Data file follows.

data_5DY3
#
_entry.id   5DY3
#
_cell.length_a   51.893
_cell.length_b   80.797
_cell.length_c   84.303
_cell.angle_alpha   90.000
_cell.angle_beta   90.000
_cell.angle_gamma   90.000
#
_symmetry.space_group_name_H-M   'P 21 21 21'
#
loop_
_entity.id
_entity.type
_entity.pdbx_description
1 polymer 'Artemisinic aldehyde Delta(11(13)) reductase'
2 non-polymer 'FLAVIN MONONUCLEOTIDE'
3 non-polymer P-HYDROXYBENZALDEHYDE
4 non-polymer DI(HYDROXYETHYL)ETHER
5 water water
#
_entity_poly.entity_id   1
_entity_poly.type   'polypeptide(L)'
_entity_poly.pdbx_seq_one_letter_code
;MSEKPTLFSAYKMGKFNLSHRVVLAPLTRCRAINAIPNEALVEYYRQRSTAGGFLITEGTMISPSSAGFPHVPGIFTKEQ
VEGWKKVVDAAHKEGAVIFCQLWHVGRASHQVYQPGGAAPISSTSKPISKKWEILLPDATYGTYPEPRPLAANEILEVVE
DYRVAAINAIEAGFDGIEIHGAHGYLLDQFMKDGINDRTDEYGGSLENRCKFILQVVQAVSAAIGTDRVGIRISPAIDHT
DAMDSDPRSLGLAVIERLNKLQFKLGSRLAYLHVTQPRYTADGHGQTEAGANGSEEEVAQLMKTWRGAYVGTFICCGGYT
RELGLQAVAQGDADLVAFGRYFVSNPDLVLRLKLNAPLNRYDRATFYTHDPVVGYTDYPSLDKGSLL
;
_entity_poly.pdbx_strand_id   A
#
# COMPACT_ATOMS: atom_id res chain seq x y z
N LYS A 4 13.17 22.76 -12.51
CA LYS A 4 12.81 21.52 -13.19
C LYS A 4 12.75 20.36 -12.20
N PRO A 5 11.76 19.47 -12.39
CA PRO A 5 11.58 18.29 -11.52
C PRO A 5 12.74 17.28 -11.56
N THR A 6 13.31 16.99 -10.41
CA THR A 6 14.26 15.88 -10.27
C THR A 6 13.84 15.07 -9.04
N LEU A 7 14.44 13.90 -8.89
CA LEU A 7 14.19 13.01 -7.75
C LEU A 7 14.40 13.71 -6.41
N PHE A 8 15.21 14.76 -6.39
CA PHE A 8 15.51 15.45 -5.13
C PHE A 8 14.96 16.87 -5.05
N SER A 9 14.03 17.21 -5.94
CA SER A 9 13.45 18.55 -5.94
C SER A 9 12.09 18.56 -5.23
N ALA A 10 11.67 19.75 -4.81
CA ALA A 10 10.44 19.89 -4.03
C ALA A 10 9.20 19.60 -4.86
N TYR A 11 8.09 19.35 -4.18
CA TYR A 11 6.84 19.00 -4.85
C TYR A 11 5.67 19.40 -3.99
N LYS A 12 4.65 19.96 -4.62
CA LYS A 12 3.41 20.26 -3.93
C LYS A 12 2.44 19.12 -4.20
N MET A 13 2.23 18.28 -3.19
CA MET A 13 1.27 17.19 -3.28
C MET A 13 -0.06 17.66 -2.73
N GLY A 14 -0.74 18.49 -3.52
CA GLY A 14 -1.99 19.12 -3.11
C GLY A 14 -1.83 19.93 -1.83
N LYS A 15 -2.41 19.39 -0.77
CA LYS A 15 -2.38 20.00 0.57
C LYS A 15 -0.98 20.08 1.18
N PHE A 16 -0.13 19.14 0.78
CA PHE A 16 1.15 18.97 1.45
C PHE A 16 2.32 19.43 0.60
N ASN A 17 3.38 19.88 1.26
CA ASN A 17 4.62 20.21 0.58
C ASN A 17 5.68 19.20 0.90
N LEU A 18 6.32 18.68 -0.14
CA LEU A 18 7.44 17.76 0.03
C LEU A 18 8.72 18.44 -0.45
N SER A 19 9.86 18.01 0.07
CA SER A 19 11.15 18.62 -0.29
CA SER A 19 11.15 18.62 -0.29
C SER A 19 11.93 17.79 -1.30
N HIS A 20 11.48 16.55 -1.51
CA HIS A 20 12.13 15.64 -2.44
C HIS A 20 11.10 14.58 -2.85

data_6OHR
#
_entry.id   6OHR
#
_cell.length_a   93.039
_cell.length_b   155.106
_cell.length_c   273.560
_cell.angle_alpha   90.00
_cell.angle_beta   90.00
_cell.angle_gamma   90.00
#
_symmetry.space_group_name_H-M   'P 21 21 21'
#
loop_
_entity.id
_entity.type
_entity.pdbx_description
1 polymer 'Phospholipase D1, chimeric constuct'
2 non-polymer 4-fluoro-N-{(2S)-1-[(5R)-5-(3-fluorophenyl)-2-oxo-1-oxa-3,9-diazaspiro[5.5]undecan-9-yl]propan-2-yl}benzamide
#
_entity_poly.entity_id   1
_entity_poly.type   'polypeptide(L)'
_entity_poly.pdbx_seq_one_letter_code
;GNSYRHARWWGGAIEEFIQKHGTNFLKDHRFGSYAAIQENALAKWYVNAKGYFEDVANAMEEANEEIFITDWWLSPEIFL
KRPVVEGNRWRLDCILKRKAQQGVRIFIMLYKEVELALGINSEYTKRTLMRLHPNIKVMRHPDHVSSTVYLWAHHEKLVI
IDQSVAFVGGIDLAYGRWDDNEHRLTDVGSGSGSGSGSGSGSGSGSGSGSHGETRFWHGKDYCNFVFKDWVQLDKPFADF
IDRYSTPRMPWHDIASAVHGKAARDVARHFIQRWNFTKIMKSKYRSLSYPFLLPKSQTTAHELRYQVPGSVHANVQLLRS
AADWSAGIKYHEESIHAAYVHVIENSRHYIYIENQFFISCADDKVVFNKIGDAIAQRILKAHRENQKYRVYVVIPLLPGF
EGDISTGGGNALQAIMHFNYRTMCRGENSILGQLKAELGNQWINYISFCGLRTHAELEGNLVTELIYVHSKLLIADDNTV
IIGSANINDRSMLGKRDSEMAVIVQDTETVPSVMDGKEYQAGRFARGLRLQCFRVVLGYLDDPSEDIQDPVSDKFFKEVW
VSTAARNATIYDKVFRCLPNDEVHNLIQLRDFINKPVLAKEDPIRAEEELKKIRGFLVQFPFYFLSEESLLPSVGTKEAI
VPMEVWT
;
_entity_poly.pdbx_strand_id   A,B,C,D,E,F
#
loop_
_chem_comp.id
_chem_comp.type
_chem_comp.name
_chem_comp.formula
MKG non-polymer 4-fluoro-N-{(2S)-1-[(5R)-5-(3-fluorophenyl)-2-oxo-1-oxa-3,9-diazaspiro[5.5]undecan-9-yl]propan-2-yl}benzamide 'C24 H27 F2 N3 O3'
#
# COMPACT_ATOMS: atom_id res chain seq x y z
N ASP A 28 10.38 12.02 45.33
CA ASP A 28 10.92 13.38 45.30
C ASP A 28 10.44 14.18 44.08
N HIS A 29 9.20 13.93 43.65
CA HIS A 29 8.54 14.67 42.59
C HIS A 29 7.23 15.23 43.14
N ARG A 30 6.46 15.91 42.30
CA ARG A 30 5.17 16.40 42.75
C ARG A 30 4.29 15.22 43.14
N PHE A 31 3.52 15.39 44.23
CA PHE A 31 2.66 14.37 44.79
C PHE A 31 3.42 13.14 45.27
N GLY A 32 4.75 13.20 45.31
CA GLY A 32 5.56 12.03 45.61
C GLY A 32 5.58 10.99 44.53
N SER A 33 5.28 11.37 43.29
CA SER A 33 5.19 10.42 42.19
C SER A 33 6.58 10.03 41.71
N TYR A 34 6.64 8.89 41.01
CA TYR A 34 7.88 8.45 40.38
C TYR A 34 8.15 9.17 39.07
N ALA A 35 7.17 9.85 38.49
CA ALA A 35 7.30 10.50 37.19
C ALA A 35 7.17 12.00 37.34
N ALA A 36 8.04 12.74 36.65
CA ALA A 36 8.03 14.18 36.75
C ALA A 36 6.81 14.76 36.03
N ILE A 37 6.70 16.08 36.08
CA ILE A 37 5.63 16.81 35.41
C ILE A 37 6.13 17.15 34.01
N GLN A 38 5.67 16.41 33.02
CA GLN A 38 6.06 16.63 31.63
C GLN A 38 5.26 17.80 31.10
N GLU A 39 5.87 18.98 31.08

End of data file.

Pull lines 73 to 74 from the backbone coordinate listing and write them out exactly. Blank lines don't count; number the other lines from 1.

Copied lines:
CA PHE A 16 1.15 18.97 1.45
C PHE A 16 2.32 19.43 0.60